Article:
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Becca
Began: 01-12-11


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#1809502 - 12/20/11 06:29 PM Re: Polish teacher stealing my student - UPDATE [Re: Gary D.]
Happy Birthday Tararex Offline
Full Member

Registered: 06/27/11
Posts: 408
Loc: Middle Georgia, USA
There is always more than one level of interaction in any conversation.

Stealing a student may have been the overt opening topic but it wasn't the underlying reason for the original post. The OP provided an emotionally driven response to a situation that was not parsed using reason. As such, the various responses to the OP are extremely valuable in that they likely reflect thoughts from a similar emotional level. Humans tend to respond in emotional kind.

Yes, I read through the entire thread. After 30+ years experience in IT research including 15 deconstructing engineering papers to develop educational systems this sort of review barely registers as more than a trivial skim. Just because one person doesn't find bungee jumping fun doesn't mean all bungee cords must be cut to prevent use by others!
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#1809509 - 12/20/11 06:39 PM Re: Polish teacher stealing my student - UPDATE [Re: liszt85]
Happy Birthday Tararex Offline
Full Member

Registered: 06/27/11
Posts: 408
Loc: Middle Georgia, USA
Originally Posted By: liszt85
Tararex, like you, I would have thought that teachers would interpret this as a student practicing due diligence. I also know for a fact that my current teacher (a professor of piano at a big state university here) would agree with me (he pretty much made sure that I didn't feel compelled to study with him just because he agreed to teach me). So don't let certain opinions on this forum keep you from being frank with the teachers that you plan to interview. I favor the transparency route over anything else almost all the time and it has worked well for me so far. I hope it does for you too if you do decide to go that route. I was completely frank with my previous teacher when I decided to leave her and go to this new teacher. The reasons had to do with frequency of lessons that were possible with her and she was completely understanding. We are still in touch by email (I even entered a masterclass on her recommendation AFTER I had left her for a new teacher). So being honest has worked really well for me!


Liszt85, that's good to know. I will be open in interviews, but also now realize there is an underlying "maestro" psychology that could occasionally rear up without warning.

(Note to those identifying as "maestros", I'm not judging this point of view as positive or negative.)
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#1809533 - 12/20/11 07:24 PM Re: Polish teacher stealing my student - UPDATE [Re: Dark Dragon]
liszt85 Offline
3000 Post Club Member

Registered: 08/26/08
Posts: 3159
Tararex, I would very much welcome the "maestro" psychology to show up if it is present because I would certainly not study with someone who's got the maestro complex and believes in unequal rights. I certainly view it as a negative. This is subjective though because I just don't work well with that type. Some others might work well with this group of people, I don't know.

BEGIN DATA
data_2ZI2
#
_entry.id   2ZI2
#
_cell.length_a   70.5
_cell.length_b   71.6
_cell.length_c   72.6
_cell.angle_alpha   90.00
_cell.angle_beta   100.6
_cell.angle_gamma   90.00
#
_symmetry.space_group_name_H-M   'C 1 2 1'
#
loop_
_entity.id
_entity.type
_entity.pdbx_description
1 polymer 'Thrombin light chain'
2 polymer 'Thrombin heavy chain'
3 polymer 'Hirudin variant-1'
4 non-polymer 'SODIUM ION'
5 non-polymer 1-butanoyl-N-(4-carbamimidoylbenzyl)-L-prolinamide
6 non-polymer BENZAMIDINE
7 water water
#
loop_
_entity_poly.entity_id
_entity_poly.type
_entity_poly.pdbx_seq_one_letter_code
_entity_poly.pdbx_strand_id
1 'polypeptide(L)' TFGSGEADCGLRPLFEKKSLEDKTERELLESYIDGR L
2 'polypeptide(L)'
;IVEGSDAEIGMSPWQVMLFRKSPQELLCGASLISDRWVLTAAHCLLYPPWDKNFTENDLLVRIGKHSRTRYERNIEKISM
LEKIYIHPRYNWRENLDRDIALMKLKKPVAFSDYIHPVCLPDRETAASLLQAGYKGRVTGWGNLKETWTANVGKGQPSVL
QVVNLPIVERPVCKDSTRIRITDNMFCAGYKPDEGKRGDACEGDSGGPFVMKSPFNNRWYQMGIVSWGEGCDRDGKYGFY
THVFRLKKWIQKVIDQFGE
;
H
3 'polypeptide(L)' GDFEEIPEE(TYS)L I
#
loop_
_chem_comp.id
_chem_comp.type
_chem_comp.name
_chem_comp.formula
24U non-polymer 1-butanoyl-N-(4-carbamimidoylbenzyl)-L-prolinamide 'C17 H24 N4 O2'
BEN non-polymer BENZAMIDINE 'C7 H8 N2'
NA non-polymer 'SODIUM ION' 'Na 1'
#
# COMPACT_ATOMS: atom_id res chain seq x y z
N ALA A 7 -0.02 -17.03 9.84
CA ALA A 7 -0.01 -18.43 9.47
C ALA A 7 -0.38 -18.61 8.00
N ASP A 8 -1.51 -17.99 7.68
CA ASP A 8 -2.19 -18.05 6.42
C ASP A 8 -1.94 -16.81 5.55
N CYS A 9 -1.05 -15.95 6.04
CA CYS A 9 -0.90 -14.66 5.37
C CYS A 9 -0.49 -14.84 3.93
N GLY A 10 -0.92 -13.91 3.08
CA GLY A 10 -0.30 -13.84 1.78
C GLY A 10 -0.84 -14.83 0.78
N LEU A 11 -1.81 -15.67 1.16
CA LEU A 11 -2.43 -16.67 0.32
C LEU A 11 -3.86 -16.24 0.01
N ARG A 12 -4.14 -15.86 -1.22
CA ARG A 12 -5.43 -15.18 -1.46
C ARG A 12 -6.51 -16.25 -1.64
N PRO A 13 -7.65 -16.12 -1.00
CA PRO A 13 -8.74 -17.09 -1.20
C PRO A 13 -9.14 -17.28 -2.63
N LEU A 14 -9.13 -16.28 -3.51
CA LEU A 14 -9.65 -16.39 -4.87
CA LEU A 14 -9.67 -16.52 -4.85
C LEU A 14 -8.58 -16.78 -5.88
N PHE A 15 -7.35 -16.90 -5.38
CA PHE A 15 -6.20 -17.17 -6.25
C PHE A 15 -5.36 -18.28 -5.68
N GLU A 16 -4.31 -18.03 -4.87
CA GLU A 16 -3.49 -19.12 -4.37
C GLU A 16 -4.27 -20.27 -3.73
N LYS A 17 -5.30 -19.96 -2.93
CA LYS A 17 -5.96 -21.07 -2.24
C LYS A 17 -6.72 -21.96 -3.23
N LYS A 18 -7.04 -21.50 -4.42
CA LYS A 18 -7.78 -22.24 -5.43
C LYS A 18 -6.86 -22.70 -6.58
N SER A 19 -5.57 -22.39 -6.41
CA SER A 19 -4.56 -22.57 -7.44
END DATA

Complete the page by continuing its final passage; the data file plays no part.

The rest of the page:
_________________________
Current:
Beethoven: Sonata Op.31, No.2 ("Tempest")
Debussy: Danseuses de Delphes (Prelude 1, Book 1)
Next in line:
Chopin: Ballade No. 1 in G minor, Op.23
Debussy: Le vent dans la plaine (Prelude 3, Book 1)
Debussy: Les sons et les parfums tournent dans l'air du soir (Prelude 4, Book 1)

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#1809543 - 12/20/11 07:50 PM Re: Polish teacher stealing my student - UPDATE [Re: liszt85]
keystring Online   content
Yikes! 10000 Post Club Member

Registered: 12/11/07
Posts: 11579
Loc: Canada
Originally Posted By: liszt85
Tararex, like you, I would have thought that teachers would interpret this as a student practicing due diligence.

Which almost every single teacher has.

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#1809739 - 12/21/11 01:16 AM Re: Polish teacher stealing my student - UPDATE [Re: liszt85]
Happy Birthday Tararex Offline
Full Member

Registered: 06/27/11
Posts: 408
Loc: Middle Georgia, USA
Originally Posted By: liszt85
Tararex, I would very much welcome the "maestro" psychology to show up if it is present because I would certainly not study with someone who's got the maestro complex and believes in unequal rights. I certainly view it as a negative. This is subjective though because I just don't work well with that type. Some others might work well with this group of people, I don't know.


Exactly. We're all different. I wouldn't have a problem working with that sort of personality. In addition to an expected level of expertise my main concern is finding a teacher I won't eventually make cry. This thread has added perspective and proper approach guidance for interviewing the various piano-teaching types.
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#1809745 - 12/21/11 01:24 AM Re: Polish teacher stealing my student - UPDATE [Re: Tararex]
Minniemay Offline
1000 Post Club Member

Registered: 06/07/09
Posts: 1702
Loc: CA
Originally Posted By: Tararex
my main concern is finding a teacher I won't eventually make cry.


Hahahaha! smile I don't think a student has ever made me cry (out of frustration). Pull out some of my hair, maybe . . .
_________________________
B.A., Piano, Piano Pegagogy, Music Ed.
M.M., Piano

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#1809790 - 12/21/11 04:09 AM Re: Polish teacher stealing my student - UPDATE [Re: Gary D.]
AZNpiano Offline
5000 Post Club Member

Registered: 08/07/07
Posts: 5422
Loc: Orange County, CA
Originally Posted By: Gary D.
As I have said many times before, getting that near-perfect "fit" between student and teacher is VERY difficult. I would want any student of mine to feel comfortable with me both as a human being and a teacher. If a student of mine does not feel I am the best teacher s/he can find, at the moment, then there is a poor fit. And if that changes in the future, I have no right to feel injured, cheated, slighted, insulted, etc.


I think part of problem is that teachers are probably better equipped than beginners or parents of beginners to form a decision, simply because the teacher has more experience in dealing with this, and most beginners are doing this for the first time.